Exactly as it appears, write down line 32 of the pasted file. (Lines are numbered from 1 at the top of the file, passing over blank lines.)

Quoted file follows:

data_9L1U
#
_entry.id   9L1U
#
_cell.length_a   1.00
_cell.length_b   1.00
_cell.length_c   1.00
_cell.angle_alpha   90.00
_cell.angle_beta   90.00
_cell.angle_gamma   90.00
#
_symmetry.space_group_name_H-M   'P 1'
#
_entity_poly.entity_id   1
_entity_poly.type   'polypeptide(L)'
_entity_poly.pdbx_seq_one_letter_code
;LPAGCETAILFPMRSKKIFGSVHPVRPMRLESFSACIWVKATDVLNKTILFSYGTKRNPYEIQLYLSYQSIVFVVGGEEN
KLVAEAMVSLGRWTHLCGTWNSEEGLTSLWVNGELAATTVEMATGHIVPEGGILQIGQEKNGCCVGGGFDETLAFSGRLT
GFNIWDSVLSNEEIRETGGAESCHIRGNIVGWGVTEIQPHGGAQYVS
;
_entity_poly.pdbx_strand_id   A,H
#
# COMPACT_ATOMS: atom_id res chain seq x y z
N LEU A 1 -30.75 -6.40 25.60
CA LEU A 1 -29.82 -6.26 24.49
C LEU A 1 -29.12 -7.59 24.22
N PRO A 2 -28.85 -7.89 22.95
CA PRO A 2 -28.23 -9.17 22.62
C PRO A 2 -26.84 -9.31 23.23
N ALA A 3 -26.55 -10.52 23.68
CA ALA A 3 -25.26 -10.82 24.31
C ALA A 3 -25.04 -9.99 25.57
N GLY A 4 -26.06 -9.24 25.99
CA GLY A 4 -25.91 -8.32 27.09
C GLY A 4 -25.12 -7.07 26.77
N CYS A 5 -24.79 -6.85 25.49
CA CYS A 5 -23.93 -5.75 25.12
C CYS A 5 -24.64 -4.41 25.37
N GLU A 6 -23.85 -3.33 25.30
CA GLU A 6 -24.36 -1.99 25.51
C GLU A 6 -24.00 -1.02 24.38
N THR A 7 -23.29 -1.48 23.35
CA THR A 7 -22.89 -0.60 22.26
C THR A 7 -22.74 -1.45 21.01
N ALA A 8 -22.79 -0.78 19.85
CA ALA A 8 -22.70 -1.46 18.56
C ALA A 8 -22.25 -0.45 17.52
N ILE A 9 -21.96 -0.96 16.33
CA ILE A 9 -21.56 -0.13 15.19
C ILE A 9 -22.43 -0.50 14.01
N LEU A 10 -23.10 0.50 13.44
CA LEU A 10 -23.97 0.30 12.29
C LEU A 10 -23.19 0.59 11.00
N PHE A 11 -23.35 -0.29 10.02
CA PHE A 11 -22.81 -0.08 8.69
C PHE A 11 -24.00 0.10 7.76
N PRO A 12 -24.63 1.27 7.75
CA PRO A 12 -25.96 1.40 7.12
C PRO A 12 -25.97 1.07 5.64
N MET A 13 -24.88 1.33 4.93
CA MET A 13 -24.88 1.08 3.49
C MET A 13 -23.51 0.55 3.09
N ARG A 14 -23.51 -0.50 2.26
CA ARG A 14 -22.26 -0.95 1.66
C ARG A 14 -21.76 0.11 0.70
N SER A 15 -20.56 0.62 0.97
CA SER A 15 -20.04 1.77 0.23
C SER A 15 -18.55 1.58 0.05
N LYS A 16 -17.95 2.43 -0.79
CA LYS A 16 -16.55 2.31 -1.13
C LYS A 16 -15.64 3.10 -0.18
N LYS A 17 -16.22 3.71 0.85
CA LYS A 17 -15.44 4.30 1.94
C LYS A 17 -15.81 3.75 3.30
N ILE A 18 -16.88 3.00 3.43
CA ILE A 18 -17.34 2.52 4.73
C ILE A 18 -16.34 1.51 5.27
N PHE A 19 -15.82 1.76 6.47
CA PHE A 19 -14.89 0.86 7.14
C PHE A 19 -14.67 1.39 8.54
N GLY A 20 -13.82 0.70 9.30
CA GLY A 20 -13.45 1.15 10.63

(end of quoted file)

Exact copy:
C ALA A 3 -25.04 -9.99 25.57